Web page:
Three Key Story Questions

Having trouble getting a handle on your story? Stuck in the middle and not sure how to get going  again?  Here are three key questions from screenwriter Michael Hauge to help you think more deeply about your story and your characters.

Who is your protagonist and why will readers immediately empathize with him/her?

What is your protagonist’s greatest fear? What wound led to that fear? This question, more than any other, has helped me fill holes in my plot. Try it and see if it helps you.

What is her essence, or truth? Who does she have the potential to become if she’s courageous enough?  I was reminded of this question again this week and realized I need to spend more time thinking about this one for my current novel in progress.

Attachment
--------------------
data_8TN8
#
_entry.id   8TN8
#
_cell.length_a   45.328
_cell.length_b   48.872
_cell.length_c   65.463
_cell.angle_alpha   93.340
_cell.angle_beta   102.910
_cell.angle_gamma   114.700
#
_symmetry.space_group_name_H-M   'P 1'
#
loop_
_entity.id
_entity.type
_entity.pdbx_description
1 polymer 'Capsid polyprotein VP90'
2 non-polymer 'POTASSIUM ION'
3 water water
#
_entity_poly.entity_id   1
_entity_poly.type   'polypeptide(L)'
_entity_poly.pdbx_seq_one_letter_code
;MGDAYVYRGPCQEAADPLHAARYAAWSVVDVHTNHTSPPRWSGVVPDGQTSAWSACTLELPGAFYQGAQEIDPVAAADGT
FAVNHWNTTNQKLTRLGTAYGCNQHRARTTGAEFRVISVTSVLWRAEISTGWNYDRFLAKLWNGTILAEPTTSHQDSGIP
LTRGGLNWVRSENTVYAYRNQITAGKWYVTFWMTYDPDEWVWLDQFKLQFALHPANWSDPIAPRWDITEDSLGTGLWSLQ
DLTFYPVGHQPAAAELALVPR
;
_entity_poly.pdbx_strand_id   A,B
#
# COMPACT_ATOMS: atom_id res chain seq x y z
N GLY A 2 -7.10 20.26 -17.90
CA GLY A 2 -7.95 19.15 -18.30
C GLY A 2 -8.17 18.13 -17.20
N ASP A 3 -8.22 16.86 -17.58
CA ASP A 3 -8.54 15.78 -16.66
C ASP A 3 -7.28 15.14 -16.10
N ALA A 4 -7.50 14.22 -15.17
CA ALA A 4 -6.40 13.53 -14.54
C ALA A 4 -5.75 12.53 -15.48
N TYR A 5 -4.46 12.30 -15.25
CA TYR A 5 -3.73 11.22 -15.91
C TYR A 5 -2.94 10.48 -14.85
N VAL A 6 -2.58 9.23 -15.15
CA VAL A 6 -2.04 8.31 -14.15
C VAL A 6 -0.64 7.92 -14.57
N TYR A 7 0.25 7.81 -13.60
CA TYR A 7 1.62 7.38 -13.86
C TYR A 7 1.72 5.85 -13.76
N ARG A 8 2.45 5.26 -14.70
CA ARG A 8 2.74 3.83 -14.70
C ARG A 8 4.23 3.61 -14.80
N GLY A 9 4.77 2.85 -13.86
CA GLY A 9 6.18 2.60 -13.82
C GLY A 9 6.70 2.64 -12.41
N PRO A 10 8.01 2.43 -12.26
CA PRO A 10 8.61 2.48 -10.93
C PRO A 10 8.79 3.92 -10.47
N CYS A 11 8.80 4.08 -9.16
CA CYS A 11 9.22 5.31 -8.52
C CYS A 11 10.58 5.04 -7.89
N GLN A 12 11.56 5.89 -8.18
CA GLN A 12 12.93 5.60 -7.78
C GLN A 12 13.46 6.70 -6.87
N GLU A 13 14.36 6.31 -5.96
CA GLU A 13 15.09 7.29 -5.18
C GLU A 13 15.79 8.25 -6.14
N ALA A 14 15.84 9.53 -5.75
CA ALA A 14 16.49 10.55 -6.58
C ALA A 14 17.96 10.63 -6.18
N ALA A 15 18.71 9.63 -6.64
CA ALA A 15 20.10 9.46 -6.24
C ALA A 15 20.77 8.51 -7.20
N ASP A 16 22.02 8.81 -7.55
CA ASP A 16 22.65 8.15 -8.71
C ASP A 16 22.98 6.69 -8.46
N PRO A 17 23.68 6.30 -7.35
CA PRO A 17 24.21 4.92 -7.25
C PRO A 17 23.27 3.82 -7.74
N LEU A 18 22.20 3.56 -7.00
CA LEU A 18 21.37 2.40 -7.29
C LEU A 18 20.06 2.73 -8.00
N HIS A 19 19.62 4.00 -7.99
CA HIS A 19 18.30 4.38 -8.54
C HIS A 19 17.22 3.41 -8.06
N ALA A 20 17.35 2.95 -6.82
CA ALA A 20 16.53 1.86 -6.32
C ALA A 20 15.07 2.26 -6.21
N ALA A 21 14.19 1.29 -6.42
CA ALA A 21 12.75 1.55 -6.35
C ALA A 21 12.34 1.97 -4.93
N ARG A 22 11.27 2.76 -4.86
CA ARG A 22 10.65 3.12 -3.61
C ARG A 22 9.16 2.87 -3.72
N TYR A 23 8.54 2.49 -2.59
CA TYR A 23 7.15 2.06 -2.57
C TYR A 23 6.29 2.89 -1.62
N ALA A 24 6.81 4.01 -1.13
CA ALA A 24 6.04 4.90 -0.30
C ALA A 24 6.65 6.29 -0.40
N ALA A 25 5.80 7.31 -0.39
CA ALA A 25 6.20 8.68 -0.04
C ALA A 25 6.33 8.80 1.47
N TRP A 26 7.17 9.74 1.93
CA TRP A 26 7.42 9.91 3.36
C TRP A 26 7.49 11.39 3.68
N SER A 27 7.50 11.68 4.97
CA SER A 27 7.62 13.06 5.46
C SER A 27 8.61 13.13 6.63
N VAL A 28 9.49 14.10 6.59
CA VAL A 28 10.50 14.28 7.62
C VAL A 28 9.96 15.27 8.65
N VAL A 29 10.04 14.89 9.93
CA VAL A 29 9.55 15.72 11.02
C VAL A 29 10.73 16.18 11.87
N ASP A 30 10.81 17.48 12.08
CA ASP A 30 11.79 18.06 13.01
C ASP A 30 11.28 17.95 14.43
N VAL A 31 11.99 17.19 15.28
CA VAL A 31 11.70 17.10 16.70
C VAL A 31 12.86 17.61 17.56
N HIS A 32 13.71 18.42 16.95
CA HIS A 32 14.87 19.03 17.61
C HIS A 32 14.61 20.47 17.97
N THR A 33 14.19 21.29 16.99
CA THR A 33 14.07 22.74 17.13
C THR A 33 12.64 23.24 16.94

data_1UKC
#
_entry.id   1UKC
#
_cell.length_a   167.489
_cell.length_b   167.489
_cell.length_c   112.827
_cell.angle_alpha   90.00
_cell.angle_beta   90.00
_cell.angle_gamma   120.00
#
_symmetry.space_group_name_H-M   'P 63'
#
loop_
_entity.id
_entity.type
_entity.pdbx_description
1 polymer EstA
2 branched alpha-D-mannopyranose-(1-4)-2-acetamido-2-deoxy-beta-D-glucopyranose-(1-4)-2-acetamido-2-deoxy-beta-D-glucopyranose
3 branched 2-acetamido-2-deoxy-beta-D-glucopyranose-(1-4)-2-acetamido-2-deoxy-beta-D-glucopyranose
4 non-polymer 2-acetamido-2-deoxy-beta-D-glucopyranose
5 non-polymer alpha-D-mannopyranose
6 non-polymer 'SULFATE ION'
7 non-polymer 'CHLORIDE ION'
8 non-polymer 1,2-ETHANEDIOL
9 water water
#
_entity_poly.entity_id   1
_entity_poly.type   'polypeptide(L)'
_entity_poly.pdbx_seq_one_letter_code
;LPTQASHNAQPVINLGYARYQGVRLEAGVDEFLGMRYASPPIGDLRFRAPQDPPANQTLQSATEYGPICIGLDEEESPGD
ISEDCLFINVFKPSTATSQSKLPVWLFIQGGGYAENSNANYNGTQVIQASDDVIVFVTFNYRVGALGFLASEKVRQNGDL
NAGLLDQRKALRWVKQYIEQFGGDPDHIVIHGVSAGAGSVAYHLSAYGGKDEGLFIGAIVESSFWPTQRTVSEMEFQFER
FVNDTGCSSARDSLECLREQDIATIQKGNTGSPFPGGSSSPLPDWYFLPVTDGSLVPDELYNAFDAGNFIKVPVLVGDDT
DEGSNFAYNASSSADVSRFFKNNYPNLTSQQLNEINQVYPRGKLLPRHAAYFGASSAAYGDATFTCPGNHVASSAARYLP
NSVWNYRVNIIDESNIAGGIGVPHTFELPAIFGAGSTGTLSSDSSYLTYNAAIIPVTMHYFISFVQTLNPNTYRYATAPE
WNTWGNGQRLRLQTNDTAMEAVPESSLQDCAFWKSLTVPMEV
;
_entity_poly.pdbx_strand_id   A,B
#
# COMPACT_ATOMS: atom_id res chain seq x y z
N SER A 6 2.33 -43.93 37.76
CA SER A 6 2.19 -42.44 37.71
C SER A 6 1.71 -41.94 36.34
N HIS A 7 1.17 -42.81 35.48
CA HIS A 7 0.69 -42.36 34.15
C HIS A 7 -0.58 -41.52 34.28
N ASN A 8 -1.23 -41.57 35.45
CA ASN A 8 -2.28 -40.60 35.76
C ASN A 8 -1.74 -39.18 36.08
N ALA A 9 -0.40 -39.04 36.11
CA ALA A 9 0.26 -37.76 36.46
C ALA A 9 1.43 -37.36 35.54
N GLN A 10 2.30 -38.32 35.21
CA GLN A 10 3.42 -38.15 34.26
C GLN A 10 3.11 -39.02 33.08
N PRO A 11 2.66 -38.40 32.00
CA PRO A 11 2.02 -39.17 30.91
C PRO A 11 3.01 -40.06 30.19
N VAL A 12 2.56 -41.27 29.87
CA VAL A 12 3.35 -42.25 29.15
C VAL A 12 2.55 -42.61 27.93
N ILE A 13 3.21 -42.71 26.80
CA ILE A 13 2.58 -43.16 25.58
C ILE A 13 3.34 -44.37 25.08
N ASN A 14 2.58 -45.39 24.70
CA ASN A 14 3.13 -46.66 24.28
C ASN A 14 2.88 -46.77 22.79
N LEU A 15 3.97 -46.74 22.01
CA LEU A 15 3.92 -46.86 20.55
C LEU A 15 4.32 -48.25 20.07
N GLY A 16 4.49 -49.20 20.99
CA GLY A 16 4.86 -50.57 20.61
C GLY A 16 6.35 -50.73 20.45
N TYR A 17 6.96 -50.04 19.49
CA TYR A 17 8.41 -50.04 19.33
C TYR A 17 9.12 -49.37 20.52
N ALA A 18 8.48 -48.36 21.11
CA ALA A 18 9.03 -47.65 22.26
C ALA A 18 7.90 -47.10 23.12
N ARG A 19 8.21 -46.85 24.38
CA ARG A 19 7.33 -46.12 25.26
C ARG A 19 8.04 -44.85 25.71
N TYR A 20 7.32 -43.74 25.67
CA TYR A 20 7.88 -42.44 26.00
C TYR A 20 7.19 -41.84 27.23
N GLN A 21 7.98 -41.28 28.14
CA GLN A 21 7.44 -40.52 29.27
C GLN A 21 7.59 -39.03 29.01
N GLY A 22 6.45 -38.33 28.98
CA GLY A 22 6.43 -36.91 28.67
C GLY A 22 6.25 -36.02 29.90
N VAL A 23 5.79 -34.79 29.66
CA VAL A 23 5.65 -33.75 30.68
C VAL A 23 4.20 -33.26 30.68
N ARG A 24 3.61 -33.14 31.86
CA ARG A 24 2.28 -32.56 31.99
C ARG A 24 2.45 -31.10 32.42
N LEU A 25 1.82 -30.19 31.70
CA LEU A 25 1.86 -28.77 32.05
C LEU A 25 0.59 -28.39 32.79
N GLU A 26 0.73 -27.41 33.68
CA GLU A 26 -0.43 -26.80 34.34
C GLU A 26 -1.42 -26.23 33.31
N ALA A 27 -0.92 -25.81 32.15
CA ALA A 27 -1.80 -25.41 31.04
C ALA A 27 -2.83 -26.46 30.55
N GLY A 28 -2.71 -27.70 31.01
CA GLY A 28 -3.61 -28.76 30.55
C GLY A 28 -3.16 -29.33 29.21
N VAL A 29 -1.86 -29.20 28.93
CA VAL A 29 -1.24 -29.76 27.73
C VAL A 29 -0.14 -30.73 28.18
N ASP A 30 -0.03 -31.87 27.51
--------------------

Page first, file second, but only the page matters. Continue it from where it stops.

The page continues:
The more deeply you know your characters, the more story possibilities you’ll generate. Whether you use the character interview technique or some other, these three story questions can open up delightful and surprising avenues for your novel. Good luck!

2 thoughts on “Three Key Story Questions

  1. Elizabeth Camden

    I wrote an article a few years ago for a college newletter on this exact topic! After some prowling, I was able to identify words generally considered the “most beautiful” as well as the ugliest of the English language. Here they are:

    Most beautiful: Chalice, Tranquil, Halcyon, Camellia, Murmuring, Luminous, Cerulean, Meandering, Gossamer, Wisteria

    Most Ugly: Kumquat, Pudding, Fructify, Phlegmatic, Plutocrat, Gargoyle, Jukebox, Victuals, Carbuncle, Crepuscular


    1. dorothy Post author


      I love this list! Especially “gossamer” and “cerulean” and I concur on the most ugly list. Phlegmatic. Ugh. Not sure I agree with Jukebox, though. Maybe it’s just the fond memories I have of them that makes the word appealing.

      Thanks for checking into Writers Caffeine and for sharing.

      Warmest wishes,

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